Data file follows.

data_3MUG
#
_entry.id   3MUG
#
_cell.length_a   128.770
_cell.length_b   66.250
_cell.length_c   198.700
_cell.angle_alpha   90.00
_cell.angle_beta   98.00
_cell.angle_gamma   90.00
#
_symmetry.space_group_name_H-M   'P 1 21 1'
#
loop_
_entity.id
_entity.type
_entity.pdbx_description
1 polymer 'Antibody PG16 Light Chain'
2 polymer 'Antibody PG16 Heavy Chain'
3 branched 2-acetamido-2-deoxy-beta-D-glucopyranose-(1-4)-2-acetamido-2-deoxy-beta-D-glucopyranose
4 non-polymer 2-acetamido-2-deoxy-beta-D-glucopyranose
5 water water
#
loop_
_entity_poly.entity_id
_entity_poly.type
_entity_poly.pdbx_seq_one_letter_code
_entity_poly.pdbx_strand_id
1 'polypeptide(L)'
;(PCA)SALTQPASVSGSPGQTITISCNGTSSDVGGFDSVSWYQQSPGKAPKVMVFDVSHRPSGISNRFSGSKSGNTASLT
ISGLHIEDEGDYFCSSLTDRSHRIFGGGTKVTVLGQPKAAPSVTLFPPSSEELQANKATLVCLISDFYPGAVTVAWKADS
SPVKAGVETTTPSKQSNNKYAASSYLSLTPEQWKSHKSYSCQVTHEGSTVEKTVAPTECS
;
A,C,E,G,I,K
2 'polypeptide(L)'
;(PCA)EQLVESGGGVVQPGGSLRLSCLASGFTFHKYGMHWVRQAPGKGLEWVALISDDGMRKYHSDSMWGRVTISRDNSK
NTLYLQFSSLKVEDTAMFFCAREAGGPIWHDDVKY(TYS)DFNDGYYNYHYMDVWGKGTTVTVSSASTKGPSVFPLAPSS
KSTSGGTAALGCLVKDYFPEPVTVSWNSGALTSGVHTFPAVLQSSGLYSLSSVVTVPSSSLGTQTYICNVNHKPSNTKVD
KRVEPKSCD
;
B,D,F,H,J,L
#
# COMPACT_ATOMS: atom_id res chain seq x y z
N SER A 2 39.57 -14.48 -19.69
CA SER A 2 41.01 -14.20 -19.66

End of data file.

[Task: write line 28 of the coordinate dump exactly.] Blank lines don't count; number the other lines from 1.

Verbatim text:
_entity_poly.pdbx_strand_id